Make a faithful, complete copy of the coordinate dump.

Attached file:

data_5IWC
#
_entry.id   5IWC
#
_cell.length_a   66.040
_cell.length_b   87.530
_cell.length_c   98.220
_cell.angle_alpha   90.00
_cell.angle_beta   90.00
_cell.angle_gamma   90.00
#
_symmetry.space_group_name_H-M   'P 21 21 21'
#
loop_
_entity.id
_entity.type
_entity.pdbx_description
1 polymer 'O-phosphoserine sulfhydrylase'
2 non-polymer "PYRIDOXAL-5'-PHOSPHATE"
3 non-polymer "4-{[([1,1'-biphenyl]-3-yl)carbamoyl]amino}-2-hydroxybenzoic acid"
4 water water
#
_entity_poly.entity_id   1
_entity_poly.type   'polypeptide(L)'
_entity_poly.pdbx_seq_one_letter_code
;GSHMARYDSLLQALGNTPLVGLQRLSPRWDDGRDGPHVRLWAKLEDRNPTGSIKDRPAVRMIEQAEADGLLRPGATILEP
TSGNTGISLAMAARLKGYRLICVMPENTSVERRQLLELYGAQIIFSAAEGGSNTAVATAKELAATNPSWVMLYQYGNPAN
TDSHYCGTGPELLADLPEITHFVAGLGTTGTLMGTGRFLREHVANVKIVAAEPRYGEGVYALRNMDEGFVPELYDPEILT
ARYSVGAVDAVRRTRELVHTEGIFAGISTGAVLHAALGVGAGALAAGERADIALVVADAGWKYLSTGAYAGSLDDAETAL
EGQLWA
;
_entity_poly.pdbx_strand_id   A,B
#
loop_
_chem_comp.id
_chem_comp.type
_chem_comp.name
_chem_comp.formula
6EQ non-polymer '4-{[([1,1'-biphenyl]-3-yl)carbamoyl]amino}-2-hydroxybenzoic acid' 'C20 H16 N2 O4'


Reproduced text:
data_5IWC
#
_entry.id   5IWC
#
_cell.length_a   66.040
_cell.length_b   87.530
_cell.length_c   98.220
_cell.angle_alpha   90.00
_cell.angle_beta   90.00
_cell.angle_gamma   90.00
#
_symmetry.space_group_name_H-M   'P 21 21 21'
#
loop_
_entity.id
_entity.type
_entity.pdbx_description
1 polymer 'O-phosphoserine sulfhydrylase'
2 non-polymer "PYRIDOXAL-5'-PHOSPHATE"
3 non-polymer "4-{[([1,1'-biphenyl]-3-yl)carbamoyl]amino}-2-hydroxybenzoic acid"
4 water water
#
_entity_poly.entity_id   1
_entity_poly.type   'polypeptide(L)'
_entity_poly.pdbx_seq_one_letter_code
;GSHMARYDSLLQALGNTPLVGLQRLSPRWDDGRDGPHVRLWAKLEDRNPTGSIKDRPAVRMIEQAEADGLLRPGATILEP
TSGNTGISLAMAARLKGYRLICVMPENTSVERRQLLELYGAQIIFSAAEGGSNTAVATAKELAATNPSWVMLYQYGNPAN
TDSHYCGTGPELLADLPEITHFVAGLGTTGTLMGTGRFLREHVANVKIVAAEPRYGEGVYALRNMDEGFVPELYDPEILT
ARYSVGAVDAVRRTRELVHTEGIFAGISTGAVLHAALGVGAGALAAGERADIALVVADAGWKYLSTGAYAGSLDDAETAL
EGQLWA
;
_entity_poly.pdbx_strand_id   A,B
#
loop_
_chem_comp.id
_chem_comp.type
_chem_comp.name
_chem_comp.formula
6EQ non-polymer '4-{[([1,1'-biphenyl]-3-yl)carbamoyl]amino}-2-hydroxybenzoic acid' 'C20 H16 N2 O4'